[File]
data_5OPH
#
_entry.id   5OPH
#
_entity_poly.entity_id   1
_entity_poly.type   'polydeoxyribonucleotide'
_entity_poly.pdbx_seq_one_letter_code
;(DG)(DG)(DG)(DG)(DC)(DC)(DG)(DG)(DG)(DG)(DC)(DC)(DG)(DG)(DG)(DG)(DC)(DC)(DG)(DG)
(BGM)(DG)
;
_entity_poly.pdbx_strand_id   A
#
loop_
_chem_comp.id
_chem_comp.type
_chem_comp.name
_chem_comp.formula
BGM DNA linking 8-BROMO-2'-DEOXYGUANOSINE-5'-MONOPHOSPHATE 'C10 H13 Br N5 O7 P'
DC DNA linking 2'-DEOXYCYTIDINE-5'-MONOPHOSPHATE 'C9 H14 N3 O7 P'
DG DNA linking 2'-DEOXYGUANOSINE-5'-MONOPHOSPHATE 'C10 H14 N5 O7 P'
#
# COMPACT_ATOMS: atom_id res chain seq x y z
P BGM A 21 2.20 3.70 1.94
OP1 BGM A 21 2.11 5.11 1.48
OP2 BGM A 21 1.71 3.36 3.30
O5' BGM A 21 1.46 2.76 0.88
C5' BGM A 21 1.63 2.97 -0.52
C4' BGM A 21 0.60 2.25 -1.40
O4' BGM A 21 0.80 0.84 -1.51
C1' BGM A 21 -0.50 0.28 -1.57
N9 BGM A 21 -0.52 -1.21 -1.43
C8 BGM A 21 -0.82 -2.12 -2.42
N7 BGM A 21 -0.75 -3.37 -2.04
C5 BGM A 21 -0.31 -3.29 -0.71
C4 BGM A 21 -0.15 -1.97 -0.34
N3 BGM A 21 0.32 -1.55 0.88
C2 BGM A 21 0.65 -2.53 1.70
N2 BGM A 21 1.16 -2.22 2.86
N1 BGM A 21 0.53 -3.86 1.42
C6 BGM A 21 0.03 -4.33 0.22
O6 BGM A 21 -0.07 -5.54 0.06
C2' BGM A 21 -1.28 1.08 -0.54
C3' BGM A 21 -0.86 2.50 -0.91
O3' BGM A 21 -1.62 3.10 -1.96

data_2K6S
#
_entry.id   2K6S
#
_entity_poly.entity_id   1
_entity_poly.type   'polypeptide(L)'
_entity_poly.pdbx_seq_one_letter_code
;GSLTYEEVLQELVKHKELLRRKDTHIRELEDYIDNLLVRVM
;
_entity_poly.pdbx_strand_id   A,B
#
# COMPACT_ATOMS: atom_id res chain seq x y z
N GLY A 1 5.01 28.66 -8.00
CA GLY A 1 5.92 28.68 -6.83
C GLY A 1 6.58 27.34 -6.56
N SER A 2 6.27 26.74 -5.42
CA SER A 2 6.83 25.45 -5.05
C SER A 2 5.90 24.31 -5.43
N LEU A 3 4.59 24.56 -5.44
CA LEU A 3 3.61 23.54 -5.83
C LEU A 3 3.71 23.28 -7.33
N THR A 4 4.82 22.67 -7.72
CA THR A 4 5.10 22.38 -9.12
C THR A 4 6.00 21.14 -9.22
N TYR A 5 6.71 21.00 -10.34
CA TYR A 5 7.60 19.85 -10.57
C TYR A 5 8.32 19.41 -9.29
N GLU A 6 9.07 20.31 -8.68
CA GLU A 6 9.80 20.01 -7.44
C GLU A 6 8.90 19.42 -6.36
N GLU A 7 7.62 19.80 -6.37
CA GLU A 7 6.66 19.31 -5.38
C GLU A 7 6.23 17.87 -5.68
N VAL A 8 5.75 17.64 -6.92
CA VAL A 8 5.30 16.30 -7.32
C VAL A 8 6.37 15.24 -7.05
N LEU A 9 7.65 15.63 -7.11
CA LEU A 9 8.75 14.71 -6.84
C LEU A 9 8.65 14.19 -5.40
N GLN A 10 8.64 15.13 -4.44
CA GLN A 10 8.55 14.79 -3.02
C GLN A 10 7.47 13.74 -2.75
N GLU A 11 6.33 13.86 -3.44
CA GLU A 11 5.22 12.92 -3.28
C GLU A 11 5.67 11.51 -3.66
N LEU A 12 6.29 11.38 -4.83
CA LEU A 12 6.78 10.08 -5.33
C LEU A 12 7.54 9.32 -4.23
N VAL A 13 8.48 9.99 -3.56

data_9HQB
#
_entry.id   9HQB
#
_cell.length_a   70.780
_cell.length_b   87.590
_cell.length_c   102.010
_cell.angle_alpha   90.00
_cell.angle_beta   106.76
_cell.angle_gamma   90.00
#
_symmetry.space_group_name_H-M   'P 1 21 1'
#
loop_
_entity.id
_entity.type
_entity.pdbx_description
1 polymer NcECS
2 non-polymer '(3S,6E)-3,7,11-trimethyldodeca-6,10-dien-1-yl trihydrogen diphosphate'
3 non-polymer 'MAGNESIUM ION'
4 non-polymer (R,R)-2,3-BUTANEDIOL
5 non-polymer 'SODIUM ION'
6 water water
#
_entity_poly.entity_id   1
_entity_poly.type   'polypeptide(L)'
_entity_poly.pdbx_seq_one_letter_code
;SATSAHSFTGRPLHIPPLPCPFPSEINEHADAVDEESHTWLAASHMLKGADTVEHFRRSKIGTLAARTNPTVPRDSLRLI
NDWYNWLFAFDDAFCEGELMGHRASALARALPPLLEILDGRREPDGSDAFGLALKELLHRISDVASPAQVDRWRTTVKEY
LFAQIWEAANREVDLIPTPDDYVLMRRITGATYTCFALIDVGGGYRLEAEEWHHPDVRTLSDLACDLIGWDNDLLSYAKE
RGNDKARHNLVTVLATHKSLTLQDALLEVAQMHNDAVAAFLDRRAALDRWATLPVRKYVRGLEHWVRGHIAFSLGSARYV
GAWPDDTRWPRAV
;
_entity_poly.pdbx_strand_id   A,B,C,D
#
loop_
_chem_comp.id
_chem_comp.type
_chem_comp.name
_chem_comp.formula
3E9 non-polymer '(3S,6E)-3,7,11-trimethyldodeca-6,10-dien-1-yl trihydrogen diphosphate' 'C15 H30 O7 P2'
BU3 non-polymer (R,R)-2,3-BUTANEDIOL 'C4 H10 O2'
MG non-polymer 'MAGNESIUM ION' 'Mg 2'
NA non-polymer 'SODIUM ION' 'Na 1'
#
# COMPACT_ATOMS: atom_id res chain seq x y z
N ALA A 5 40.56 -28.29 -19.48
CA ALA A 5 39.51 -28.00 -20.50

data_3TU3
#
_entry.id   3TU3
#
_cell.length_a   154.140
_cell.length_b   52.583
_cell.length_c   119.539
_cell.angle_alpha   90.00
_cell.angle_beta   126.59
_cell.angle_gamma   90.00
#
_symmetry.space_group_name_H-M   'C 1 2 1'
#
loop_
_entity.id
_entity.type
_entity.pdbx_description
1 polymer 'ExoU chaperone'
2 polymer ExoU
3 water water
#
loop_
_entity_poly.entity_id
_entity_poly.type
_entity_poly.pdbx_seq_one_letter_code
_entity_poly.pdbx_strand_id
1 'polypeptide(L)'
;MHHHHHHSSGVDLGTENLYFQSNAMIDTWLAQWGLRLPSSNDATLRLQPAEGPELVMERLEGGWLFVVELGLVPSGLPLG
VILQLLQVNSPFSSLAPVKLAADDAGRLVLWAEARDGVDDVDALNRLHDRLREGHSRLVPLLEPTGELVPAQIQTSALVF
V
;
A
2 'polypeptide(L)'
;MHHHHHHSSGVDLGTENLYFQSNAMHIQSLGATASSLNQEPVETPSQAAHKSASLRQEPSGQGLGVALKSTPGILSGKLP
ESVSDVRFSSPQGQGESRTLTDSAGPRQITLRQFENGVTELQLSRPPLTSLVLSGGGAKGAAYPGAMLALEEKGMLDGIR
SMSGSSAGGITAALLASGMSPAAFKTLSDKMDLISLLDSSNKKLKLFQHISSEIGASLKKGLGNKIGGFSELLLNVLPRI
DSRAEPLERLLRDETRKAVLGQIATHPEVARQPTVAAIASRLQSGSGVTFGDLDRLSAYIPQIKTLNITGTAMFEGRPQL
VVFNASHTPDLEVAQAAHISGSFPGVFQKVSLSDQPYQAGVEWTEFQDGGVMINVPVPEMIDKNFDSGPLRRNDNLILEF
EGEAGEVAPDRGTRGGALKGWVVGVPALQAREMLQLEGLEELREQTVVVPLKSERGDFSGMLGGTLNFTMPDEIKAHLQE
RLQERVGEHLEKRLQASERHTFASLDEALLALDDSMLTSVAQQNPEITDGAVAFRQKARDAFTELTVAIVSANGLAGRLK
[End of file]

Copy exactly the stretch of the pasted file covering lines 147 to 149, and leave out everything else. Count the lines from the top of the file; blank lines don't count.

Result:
_cell.length_b   52.583
_cell.length_c   119.539
_cell.angle_alpha   90.00